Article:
a tropical American tree, Ochroma pyramidale (lagopus), of the bombax family, yielding an exceedingly light wood used for life preservers, rafts, toy airplanes, etc.
a raft made of balsa wood.
any life raft.
Historical Examples

Also among the ruins of the balsa we found some of the dried fish that was left to us, and having washed it, filled ourselves.
The Virgin of the Sun H. R. Haggard

Behind yonder rock is my balsa and with it are the two maidens.
The Virgin of the Sun H. R. Haggard

Passing through the gates the bearers placed the balsa on the ground and fell back.
The Virgin of the Sun H. R. Haggard

On this coast we again meet with wooden canoes, although the balsa, or tule raft, is also in use.
The Works of Hubert Howe Bancroft, Volume 1 Hubert Howe Bancroft

Up betimes upon the morning of our second day on shore, for a drive to the balsa.
Kathay: A Cruise in the China Seas W. Hastings Macaulay

“The balsa will not overset, sailing beneath the moon with that Moon-lady for a pilot,” he replied heavily.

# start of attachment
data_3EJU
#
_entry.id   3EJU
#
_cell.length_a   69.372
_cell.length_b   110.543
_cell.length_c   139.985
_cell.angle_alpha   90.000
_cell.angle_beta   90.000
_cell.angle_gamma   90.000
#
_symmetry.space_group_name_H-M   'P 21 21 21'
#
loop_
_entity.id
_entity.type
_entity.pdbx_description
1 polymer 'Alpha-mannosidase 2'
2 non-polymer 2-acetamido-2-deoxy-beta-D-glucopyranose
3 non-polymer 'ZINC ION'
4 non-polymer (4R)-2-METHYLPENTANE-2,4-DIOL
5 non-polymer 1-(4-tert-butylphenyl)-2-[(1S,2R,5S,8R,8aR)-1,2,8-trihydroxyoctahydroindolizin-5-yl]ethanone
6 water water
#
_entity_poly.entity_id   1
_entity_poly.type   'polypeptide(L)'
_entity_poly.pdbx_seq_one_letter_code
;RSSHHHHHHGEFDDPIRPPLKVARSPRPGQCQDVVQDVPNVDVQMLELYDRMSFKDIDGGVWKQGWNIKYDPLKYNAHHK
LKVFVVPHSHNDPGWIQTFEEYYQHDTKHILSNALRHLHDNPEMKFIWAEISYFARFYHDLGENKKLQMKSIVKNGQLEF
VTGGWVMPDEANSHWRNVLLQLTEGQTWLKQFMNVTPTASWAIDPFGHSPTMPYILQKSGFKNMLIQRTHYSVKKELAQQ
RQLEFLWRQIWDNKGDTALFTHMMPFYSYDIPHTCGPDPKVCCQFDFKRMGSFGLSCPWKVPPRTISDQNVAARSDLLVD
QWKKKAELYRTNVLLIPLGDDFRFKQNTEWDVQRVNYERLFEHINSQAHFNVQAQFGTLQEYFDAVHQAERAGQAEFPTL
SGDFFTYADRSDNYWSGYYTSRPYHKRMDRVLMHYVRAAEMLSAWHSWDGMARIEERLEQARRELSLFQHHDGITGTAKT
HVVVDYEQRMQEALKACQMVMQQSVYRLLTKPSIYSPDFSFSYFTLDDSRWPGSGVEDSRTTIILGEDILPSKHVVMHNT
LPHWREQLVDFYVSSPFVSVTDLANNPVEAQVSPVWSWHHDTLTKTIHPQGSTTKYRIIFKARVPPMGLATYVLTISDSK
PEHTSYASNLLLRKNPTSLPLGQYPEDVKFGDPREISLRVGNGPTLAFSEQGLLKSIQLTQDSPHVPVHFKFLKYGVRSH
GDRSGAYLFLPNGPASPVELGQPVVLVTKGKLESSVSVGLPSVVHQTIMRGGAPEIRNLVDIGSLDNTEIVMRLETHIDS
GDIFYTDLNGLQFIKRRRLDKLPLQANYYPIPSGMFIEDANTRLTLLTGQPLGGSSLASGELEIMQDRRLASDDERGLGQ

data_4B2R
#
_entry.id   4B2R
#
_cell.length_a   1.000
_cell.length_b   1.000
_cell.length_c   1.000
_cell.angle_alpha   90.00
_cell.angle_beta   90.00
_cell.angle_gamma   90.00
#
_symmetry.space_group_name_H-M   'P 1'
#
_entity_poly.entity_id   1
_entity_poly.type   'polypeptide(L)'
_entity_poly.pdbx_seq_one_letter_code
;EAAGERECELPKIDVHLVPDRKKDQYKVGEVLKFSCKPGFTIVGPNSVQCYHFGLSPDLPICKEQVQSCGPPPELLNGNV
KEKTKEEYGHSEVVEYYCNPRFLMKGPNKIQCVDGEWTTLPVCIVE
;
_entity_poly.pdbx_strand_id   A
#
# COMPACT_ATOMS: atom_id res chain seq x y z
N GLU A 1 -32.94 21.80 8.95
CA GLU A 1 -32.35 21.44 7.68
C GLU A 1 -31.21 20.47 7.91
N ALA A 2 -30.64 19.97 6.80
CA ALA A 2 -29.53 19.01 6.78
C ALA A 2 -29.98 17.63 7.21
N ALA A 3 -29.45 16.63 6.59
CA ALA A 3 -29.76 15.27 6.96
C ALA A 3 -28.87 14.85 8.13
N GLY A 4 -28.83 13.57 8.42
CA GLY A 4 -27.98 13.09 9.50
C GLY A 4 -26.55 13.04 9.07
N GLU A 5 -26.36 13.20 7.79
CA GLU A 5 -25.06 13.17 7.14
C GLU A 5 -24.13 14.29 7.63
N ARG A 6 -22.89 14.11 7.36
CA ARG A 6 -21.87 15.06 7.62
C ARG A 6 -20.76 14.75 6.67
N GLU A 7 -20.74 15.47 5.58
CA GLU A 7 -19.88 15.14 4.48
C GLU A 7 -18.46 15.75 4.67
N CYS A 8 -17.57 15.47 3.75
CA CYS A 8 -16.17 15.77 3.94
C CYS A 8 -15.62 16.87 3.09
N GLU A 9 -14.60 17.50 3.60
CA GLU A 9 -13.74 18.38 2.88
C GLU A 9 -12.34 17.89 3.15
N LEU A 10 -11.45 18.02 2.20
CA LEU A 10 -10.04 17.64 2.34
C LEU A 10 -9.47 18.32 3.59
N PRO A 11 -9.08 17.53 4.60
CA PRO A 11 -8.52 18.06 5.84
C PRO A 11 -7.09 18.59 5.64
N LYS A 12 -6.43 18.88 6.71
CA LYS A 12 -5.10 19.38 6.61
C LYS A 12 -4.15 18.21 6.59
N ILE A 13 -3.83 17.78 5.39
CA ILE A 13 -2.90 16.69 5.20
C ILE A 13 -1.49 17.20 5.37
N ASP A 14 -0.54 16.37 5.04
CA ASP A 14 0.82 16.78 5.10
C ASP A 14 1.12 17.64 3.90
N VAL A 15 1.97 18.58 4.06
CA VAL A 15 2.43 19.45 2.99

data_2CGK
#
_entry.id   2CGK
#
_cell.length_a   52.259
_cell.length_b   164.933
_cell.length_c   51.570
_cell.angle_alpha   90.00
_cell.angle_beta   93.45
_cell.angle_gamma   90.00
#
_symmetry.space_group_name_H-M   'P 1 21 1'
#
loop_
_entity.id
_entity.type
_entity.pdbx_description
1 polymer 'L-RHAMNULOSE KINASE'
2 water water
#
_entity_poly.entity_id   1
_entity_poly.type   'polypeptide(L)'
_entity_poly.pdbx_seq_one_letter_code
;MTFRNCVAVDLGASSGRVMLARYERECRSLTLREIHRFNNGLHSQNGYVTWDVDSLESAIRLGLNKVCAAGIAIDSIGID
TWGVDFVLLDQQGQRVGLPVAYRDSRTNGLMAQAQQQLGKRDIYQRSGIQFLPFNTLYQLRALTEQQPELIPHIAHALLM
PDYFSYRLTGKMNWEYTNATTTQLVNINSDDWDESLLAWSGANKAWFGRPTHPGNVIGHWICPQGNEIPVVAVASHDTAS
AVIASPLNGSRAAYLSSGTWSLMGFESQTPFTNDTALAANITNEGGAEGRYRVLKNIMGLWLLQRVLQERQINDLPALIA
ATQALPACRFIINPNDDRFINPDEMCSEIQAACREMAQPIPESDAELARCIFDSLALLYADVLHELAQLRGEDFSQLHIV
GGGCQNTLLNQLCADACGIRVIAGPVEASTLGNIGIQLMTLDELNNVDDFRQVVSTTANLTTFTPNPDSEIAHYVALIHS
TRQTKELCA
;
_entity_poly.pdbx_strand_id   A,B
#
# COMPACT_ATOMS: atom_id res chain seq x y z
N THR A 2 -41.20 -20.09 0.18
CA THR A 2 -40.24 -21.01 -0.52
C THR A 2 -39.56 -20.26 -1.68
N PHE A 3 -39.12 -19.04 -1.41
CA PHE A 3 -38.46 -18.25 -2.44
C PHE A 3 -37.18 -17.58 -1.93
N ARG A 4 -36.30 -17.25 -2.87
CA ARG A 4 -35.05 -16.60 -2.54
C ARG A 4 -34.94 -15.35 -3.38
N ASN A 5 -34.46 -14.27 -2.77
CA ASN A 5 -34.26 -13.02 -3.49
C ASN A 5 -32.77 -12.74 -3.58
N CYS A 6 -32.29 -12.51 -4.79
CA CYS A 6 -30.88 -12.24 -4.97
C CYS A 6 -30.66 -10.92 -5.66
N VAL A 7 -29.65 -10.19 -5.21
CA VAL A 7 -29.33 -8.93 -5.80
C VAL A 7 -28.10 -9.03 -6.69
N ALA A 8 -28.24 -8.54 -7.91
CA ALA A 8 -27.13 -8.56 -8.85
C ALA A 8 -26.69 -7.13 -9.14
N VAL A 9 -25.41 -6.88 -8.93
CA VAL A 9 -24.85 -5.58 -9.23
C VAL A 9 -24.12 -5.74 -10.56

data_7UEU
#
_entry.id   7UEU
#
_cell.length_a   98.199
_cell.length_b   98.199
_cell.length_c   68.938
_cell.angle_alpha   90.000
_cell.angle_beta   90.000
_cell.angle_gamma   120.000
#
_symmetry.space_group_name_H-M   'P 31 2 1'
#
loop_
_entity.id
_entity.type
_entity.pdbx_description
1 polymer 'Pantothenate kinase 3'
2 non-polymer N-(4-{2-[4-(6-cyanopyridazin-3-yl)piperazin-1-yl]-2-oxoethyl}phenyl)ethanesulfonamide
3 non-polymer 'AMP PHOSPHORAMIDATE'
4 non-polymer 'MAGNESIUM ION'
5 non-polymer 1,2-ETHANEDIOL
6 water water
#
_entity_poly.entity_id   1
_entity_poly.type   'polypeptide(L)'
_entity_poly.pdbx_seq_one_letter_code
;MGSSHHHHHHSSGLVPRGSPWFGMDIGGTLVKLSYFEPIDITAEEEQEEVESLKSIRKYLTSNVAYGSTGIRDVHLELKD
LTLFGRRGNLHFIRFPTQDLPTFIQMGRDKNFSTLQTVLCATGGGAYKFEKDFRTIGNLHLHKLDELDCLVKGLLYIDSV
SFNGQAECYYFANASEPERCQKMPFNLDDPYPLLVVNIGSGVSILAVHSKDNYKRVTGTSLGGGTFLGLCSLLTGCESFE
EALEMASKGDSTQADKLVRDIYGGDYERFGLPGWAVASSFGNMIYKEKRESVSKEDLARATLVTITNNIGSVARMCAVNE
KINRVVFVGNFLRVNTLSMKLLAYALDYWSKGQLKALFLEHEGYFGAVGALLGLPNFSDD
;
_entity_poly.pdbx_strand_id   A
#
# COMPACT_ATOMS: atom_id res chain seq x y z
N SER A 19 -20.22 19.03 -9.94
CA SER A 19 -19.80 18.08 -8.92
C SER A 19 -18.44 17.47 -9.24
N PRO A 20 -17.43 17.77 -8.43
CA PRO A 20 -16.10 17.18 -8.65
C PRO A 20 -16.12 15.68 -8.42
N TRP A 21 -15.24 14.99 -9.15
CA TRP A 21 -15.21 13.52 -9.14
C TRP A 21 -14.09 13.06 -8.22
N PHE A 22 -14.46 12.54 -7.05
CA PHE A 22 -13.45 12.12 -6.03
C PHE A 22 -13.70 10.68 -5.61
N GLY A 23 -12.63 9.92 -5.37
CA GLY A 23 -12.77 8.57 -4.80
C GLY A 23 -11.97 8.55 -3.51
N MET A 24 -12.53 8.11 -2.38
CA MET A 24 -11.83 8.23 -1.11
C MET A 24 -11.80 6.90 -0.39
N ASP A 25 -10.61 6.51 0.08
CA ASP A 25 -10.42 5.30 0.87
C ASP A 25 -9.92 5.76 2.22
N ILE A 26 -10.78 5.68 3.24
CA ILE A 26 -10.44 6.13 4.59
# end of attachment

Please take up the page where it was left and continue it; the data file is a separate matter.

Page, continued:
The Virgin of the Sun H. R. Haggard

In a few minutes the balsa lodged against the shore in the still water of a little cove.
Captured by the Navajos Charles A. Curtis

A canoe formed from the trunk of a large tree, generally cedar or balsa wood.
The Sailor’s Word-Book William Henry Smyth

The people and houses crossed it swimming, and the baggage was carried over in a balsa, a sort of hide-raft.
Buenos Ayres and the Provinces of the Rio de La Plata Woodbine Parish

He made a landing on a sand-spit that struck off from an outward curve of the bank, and dragged the balsa out of the water.
Captured by the Navajos Charles A. Curtis

a bombacaceous tree, Ochroma lagopus, of tropical America
Also called balsawood. the very light wood of this tree, used for making rafts, etc
a light raft

South American tree, 1866, apparently from Spanish balsa “float,” originally the name of rafts used on the Pacific coast of Latin America (1777). The wood is very light.


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